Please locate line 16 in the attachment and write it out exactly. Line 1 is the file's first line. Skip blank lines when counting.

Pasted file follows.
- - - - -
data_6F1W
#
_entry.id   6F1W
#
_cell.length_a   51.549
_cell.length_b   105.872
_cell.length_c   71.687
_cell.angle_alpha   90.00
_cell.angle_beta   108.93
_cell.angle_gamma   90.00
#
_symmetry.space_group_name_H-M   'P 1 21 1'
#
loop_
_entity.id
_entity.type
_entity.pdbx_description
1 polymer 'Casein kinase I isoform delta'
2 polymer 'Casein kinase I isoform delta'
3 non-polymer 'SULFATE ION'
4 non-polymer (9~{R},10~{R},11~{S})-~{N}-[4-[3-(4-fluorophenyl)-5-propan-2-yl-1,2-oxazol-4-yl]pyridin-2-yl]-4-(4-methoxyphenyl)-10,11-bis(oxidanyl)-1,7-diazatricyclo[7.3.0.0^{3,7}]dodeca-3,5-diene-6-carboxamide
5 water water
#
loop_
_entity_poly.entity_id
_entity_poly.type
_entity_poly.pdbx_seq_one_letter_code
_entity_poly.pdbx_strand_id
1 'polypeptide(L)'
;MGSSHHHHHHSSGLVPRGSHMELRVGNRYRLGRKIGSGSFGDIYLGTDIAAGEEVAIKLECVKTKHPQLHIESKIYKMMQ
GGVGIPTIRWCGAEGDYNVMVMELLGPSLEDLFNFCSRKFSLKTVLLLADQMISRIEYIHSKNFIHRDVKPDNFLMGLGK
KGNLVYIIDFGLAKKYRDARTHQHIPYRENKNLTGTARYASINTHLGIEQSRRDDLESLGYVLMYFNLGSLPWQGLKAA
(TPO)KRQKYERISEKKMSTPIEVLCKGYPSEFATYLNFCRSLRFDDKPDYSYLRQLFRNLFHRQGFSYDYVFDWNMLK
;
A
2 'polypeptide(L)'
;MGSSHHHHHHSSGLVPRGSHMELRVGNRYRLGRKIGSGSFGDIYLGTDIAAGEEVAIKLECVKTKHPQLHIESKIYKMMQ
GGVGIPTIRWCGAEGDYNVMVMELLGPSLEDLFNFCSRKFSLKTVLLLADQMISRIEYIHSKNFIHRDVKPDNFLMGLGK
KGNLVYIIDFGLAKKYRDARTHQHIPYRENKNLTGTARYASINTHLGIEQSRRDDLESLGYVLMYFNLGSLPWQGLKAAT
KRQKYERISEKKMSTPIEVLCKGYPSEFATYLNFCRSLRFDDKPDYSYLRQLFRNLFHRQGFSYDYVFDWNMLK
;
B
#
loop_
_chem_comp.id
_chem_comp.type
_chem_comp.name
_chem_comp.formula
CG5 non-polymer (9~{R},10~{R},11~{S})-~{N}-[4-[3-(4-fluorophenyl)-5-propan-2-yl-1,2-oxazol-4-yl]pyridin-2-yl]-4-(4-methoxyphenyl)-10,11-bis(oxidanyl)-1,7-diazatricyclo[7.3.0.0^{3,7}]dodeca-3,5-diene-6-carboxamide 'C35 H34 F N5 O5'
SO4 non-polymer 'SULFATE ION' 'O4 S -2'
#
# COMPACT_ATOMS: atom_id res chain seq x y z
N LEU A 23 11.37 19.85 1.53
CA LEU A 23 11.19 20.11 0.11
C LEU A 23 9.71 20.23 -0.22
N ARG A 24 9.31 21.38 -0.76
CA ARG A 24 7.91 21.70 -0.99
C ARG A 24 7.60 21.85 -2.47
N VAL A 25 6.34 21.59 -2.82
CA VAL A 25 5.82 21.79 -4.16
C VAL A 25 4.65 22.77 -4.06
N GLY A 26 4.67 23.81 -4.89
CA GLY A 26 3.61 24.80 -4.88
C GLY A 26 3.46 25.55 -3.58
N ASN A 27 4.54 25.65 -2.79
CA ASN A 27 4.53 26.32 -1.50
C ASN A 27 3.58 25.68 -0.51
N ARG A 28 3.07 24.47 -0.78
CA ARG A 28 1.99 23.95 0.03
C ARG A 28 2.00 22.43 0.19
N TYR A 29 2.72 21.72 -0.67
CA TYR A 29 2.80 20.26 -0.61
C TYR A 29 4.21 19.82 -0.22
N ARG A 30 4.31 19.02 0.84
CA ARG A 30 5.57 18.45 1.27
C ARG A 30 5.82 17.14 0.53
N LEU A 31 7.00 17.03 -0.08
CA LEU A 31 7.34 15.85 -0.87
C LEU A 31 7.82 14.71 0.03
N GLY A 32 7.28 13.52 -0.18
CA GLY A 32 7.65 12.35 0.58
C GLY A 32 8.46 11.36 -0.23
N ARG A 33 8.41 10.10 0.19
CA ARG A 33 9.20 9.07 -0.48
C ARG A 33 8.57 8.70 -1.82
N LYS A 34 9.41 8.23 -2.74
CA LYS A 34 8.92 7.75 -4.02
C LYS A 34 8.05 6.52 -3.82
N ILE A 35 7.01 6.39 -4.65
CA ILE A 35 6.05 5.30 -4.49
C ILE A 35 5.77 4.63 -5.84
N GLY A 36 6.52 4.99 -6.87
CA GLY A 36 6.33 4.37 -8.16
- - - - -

_entity.type